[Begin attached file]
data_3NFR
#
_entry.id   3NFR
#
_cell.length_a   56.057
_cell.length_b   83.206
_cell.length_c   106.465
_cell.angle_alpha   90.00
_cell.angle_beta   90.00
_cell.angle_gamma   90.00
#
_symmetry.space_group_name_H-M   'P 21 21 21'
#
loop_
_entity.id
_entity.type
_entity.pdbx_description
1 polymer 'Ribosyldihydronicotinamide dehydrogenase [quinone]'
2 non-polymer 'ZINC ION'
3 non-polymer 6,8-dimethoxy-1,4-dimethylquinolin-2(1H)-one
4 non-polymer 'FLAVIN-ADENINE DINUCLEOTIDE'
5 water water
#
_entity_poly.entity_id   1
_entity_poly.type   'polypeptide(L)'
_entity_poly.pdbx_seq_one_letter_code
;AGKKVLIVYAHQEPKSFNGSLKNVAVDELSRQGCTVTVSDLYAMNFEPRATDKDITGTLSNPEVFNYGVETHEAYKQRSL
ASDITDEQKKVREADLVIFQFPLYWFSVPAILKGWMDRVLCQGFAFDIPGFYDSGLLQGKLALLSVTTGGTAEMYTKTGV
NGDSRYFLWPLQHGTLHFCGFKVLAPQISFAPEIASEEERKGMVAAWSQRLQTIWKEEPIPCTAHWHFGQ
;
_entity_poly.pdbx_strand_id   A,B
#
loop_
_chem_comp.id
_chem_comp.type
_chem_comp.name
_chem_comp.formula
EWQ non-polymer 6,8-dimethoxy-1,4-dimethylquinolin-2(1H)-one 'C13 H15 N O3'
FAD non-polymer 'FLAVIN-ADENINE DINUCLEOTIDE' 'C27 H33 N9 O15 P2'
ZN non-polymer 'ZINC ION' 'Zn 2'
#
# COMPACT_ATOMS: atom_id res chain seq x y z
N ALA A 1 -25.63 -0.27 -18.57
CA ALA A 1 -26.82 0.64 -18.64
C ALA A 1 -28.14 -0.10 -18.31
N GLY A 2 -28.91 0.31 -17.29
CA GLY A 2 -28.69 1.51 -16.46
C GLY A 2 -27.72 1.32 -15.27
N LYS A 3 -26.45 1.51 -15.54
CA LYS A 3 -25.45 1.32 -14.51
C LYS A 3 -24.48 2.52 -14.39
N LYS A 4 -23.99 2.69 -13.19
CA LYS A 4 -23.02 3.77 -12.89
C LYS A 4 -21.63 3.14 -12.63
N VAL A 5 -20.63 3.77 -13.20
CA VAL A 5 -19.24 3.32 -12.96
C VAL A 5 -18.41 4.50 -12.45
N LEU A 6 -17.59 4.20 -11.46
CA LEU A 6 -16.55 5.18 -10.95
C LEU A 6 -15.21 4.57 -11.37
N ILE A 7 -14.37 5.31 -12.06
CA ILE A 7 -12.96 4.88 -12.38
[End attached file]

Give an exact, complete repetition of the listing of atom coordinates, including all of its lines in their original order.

data_3NFR
#
_entry.id   3NFR
#
_cell.length_a   56.057
_cell.length_b   83.206
_cell.length_c   106.465
_cell.angle_alpha   90.00
_cell.angle_beta   90.00
_cell.angle_gamma   90.00
#
_symmetry.space_group_name_H-M   'P 21 21 21'
#
loop_
_entity.id
_entity.type
_entity.pdbx_description
1 polymer 'Ribosyldihydronicotinamide dehydrogenase [quinone]'
2 non-polymer 'ZINC ION'
3 non-polymer 6,8-dimethoxy-1,4-dimethylquinolin-2(1H)-one
4 non-polymer 'FLAVIN-ADENINE DINUCLEOTIDE'
5 water water
#
_entity_poly.entity_id   1
_entity_poly.type   'polypeptide(L)'
_entity_poly.pdbx_seq_one_letter_code
;AGKKVLIVYAHQEPKSFNGSLKNVAVDELSRQGCTVTVSDLYAMNFEPRATDKDITGTLSNPEVFNYGVETHEAYKQRSL
ASDITDEQKKVREADLVIFQFPLYWFSVPAILKGWMDRVLCQGFAFDIPGFYDSGLLQGKLALLSVTTGGTAEMYTKTGV
NGDSRYFLWPLQHGTLHFCGFKVLAPQISFAPEIASEEERKGMVAAWSQRLQTIWKEEPIPCTAHWHFGQ
;
_entity_poly.pdbx_strand_id   A,B
#
loop_
_chem_comp.id
_chem_comp.type
_chem_comp.name
_chem_comp.formula
EWQ non-polymer 6,8-dimethoxy-1,4-dimethylquinolin-2(1H)-one 'C13 H15 N O3'
FAD non-polymer 'FLAVIN-ADENINE DINUCLEOTIDE' 'C27 H33 N9 O15 P2'
ZN non-polymer 'ZINC ION' 'Zn 2'
#
# COMPACT_ATOMS: atom_id res chain seq x y z
N ALA A 1 -25.63 -0.27 -18.57
CA ALA A 1 -26.82 0.64 -18.64
C ALA A 1 -28.14 -0.10 -18.31
N GLY A 2 -28.91 0.31 -17.29
CA GLY A 2 -28.69 1.51 -16.46
C GLY A 2 -27.72 1.32 -15.27
N LYS A 3 -26.45 1.51 -15.54
CA LYS A 3 -25.45 1.32 -14.51
C LYS A 3 -24.48 2.52 -14.39
N LYS A 4 -23.99 2.69 -13.19
CA LYS A 4 -23.02 3.77 -12.89
C LYS A 4 -21.63 3.14 -12.63
N VAL A 5 -20.63 3.77 -13.20
CA VAL A 5 -19.24 3.32 -12.96
C VAL A 5 -18.41 4.50 -12.45
N LEU A 6 -17.59 4.20 -11.46
CA LEU A 6 -16.55 5.18 -10.95
C LEU A 6 -15.21 4.57 -11.37
N ILE A 7 -14.37 5.31 -12.06
CA ILE A 7 -12.96 4.88 -12.38